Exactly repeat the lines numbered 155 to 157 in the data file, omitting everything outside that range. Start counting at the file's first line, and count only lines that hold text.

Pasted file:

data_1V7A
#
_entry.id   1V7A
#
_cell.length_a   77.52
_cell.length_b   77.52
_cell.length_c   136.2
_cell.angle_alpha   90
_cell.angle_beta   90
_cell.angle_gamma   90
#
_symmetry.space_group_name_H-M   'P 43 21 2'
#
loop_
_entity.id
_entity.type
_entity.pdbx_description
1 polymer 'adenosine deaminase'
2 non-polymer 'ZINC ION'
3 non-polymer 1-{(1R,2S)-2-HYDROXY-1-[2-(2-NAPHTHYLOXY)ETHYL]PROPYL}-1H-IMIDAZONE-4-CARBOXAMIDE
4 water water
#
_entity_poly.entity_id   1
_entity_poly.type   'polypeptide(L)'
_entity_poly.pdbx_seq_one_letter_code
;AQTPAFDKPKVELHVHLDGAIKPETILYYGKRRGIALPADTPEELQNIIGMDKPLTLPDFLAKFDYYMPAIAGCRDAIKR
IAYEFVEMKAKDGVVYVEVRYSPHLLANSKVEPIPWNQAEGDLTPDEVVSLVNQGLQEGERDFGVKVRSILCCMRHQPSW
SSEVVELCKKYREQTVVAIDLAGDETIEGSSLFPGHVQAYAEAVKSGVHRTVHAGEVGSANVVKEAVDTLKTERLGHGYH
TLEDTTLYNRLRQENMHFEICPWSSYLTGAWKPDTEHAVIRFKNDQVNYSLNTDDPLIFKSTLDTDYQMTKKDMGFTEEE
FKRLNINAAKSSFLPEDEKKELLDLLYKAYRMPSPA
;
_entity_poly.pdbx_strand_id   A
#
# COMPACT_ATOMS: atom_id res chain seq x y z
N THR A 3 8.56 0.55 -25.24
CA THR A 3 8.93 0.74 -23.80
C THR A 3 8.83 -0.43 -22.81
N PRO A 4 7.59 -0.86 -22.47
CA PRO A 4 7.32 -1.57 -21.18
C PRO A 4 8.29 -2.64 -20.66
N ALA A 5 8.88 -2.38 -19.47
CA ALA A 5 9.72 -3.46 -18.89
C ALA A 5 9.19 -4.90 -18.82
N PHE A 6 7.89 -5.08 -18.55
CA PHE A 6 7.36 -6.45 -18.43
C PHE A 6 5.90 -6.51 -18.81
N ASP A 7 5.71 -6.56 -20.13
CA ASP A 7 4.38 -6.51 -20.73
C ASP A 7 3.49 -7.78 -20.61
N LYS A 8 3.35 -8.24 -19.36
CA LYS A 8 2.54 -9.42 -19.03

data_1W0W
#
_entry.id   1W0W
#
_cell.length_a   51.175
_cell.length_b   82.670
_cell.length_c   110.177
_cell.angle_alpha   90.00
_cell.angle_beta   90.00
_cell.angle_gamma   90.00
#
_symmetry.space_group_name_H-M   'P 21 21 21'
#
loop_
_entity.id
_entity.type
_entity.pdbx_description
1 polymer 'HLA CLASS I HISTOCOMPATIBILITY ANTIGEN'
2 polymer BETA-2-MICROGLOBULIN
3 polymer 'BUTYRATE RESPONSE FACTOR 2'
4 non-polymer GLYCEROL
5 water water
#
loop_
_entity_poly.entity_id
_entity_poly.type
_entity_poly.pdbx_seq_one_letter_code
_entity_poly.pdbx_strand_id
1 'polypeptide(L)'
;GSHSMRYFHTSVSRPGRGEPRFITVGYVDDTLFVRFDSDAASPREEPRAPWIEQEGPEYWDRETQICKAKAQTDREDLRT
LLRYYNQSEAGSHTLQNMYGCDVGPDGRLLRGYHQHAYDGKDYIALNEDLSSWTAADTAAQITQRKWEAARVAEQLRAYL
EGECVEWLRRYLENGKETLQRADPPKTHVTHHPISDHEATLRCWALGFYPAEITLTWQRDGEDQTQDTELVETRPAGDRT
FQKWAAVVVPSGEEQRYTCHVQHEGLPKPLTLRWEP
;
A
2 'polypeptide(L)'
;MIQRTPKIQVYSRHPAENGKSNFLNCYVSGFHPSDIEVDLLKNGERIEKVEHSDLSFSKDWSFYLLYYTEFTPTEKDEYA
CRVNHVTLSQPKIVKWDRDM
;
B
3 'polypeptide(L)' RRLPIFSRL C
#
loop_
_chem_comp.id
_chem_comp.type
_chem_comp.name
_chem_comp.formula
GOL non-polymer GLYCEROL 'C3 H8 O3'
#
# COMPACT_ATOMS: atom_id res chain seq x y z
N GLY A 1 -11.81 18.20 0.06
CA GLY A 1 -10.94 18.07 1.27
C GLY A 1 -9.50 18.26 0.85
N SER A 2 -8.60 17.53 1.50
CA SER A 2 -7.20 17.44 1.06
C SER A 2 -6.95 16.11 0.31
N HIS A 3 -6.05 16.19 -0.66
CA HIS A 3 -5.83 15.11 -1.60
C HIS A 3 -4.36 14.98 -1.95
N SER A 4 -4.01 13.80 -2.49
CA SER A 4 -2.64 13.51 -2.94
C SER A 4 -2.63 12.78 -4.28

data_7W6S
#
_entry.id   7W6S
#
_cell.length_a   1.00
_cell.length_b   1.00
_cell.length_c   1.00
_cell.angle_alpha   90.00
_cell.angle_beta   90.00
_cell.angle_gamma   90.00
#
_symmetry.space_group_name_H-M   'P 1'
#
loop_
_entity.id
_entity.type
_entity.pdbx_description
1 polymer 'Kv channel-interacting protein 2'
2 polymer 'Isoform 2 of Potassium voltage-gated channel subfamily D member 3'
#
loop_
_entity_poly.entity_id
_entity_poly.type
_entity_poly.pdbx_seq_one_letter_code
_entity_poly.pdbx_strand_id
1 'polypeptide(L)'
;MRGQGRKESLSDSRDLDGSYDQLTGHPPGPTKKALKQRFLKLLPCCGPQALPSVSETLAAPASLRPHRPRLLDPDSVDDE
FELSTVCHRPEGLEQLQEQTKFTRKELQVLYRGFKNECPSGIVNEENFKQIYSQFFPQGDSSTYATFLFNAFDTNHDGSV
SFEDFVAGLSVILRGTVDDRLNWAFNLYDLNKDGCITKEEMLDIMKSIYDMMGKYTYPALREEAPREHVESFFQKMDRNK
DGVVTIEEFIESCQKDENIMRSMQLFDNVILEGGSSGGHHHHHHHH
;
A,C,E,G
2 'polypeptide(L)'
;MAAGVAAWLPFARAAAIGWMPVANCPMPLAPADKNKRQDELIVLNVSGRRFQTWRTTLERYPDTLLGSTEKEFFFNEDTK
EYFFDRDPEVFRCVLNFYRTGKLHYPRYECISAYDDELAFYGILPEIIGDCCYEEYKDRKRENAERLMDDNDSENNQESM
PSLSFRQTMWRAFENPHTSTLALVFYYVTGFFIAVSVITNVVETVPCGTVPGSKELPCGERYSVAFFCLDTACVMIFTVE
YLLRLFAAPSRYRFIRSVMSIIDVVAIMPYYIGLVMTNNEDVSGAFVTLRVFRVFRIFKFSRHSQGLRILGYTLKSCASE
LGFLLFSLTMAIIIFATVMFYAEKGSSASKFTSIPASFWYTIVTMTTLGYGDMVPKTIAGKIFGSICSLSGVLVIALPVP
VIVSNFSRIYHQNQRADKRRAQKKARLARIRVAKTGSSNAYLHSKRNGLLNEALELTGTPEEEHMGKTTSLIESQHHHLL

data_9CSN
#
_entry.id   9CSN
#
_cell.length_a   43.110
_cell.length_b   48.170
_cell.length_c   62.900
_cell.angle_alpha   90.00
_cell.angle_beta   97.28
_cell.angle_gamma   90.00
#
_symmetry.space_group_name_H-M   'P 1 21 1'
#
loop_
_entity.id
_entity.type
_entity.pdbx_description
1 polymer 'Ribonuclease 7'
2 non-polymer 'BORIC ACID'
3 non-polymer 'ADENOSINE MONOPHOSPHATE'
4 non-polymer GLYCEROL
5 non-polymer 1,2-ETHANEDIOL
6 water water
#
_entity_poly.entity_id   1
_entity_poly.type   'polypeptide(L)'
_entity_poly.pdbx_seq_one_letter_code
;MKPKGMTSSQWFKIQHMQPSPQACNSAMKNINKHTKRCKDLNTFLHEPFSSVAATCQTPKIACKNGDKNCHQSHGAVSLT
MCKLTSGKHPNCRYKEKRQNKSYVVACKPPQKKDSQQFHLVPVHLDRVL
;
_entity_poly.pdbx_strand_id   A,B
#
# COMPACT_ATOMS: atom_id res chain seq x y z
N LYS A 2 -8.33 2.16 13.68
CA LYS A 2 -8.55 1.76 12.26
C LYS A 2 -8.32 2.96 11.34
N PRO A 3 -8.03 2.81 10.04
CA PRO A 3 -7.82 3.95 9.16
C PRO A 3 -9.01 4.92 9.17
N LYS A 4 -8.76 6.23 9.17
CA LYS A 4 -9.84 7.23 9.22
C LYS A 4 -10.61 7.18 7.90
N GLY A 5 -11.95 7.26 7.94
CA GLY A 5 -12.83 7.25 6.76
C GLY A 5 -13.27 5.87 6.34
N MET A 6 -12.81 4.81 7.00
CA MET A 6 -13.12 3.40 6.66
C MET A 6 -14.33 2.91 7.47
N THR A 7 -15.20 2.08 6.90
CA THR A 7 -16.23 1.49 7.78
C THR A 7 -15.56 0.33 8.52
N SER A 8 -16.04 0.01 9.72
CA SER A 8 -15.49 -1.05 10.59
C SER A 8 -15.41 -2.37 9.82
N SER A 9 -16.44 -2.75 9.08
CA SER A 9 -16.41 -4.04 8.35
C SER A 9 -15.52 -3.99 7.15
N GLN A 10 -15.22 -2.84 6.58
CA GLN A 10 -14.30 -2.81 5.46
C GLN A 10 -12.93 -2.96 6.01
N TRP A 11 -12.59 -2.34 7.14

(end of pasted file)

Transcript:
_entry.id   9CSN
#
_cell.length_a   43.110